You trust the CPB and Counterfire for one minute and look what happens!

They don’t want middle class people to support them; if they did they would feel like they were doing something wrong and they had lost integrity.

What we need is something much more like the Scottish referendum campaign which is more community than industrial, but allows a class coalition against the right to form, and to eventually be superseded by one actively led by the left.

Obviously for all of this to happen it helps for Scotland to be in and committed, but the Scotland part of the question can’t be solved because the left there is so far from being both in the wider political battleground and involved in this strategy that for the Labour, England and Wales focussed bits of this to work is simply increasingly impossible.

Add that to EVEL or and independent Scotland and the ‘one leg in, one leg out’ strategy becomes impossible. The in leg won’t be able to win without splitting from the out leg, and our broader movement that this giant represents simply falls over.

Is there a deeper problem for Labour and ‘official’ social democracy in particular?

Under the financial pressure of austerity the coalitions social democrats have relied on when on the offensive have not worked on the defensive.

People start to act like rats in a sack. They don’t see the coalition gaining overall, but parts of the coalition ending up with cutbacks, be that welfare or service cuts, or tax rises. They start to actively repel each other as it turns into a competition not for pork, but to protect what little meat still exists. It’s the standard strategy the right applies of trying to dive the workers applied instead to a more diverse block of clue and white collar workers.

Likewise, years of third way politics ended up requiring some patience and discipline after a term had passed, for all involved in this compromise process, especially the less well off (whose interests i.e. access to autonomy and quality of life is further from the centre and have more testing circumstances). What happens when you have played all of the cards that can please one without repelling the other? The third way tendency in particular now seems to set out in opposition to any social democratic gains whatsoever, even on things as fundamental as child poverty. The left has completely lost tolerance for a strategy which it in turn sees no stake it – not even a moderate one.

These two twin crisis have affected social democracy before, notably after the oil crash. Given that both are magnified by the shape of the modern economy, it is little wonder that there is a problem.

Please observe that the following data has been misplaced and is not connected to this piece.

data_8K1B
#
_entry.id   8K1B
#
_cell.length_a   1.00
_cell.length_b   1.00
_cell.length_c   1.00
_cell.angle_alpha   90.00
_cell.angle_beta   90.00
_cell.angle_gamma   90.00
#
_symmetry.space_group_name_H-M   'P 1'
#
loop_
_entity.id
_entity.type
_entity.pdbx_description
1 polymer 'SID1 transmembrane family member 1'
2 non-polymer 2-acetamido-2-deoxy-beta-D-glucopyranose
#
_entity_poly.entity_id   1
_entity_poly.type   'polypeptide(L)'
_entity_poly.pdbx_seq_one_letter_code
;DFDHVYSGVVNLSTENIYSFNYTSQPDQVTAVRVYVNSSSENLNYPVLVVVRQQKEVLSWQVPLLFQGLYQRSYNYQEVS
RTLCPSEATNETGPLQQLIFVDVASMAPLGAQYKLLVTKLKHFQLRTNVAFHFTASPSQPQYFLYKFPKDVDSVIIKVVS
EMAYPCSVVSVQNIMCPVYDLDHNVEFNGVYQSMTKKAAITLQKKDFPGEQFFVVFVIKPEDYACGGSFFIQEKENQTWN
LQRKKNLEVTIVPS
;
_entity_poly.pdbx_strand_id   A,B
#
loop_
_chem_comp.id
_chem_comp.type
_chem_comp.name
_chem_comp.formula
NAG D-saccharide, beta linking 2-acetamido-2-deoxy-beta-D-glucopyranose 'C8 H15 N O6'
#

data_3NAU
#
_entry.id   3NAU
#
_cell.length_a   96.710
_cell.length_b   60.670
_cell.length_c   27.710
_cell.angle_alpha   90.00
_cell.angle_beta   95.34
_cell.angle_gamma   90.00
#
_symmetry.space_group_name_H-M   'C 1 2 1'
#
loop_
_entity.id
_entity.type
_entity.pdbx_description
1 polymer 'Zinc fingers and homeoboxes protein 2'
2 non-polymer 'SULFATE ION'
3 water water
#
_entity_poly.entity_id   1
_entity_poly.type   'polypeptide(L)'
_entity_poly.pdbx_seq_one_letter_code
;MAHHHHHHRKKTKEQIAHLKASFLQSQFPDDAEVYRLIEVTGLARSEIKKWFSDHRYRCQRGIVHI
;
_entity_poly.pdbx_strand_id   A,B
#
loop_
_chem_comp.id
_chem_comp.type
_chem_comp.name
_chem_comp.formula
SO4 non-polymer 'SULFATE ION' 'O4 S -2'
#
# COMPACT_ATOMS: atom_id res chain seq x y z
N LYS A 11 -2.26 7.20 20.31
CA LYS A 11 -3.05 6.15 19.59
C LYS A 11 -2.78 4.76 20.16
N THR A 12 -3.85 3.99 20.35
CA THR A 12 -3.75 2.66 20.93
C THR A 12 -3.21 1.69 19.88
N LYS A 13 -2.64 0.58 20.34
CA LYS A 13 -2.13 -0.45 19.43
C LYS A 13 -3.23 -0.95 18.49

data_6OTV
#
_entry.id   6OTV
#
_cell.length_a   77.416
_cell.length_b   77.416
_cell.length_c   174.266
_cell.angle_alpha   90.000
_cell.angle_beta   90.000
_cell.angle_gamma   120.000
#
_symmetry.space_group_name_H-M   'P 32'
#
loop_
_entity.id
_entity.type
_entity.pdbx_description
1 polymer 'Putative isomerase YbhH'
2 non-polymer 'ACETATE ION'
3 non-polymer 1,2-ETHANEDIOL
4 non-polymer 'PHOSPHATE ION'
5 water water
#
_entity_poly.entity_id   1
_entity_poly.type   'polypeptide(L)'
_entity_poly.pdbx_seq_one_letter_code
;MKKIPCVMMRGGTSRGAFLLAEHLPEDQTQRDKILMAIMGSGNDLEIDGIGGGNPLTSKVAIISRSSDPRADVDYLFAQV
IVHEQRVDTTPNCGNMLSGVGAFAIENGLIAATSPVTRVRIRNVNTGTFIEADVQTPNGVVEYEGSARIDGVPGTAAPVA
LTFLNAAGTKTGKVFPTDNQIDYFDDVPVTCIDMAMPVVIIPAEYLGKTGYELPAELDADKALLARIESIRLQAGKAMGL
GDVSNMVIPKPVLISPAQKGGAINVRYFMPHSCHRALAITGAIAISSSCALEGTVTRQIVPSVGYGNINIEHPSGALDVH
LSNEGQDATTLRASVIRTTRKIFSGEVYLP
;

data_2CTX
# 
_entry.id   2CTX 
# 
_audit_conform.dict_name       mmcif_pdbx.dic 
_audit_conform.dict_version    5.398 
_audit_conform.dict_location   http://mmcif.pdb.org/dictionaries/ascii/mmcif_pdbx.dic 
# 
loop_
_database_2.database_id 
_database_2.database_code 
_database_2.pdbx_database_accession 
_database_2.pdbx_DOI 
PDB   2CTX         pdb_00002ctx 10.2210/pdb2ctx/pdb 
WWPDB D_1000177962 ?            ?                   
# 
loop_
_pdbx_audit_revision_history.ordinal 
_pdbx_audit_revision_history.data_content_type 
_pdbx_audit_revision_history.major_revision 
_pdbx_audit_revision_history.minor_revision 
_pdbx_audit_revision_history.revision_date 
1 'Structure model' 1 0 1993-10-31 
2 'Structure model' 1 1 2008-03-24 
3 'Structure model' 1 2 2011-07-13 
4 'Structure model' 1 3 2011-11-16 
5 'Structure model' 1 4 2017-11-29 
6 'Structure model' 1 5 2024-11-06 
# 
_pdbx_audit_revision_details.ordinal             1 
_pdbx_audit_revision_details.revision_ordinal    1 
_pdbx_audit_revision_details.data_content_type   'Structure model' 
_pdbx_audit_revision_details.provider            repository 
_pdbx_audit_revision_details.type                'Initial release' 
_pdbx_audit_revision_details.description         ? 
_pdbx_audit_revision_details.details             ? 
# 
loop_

I’ve outlined a million problems above. I would love to be able to sit down and tick them off with a senior politician who is interested in parting the waters. Sadly for me, everyone else has also found a million problems of their own. This is what comes of idling on facebook.

More broadly put, we have a novel version of a very traditional problem. We are too narrow. We need to win people who disagree with us to the left and partly disagree but distrust us to our near right (note that these are not quite the same things).

To do this means widening our base a lot more than it means moving it.

In order to do so, leadership will need to be strong and imaginative. This is not completely disconnected, but matters considerably more than policy. One of a few requirements is to persuade voters to our right back to Labour – remember these have not always been Tory. But none of it adds up unless the wider party and opinion forming elements of society outside Parliament have some level of agreement with it, and as a lone strategy it offers us no hope of achieving government, or indeed running one without being able to get any legislation through.

The long years of New Labour’s social coalition were like an impressively large building with particularly weak foundations, and some quite contradictory features once you are through the front door. The years of austerity have been like placing heavy weight on that building’s roof. This makes bad things happen.

Divisions and collapses are underway. But Labour has not had a building without stress since 1951. The crisis is more serious than that of the 80s, in that the answers are less easy and the electoral obstacles higher. But the model remains traditional because the tensions and trade offs involved are the same ones we have always faced. We face many of them at the same time, and of particular strength, however.

If we are to recover from a severe version of a traditional crisis, we need our politicians to sharpen up by a factor of about ten.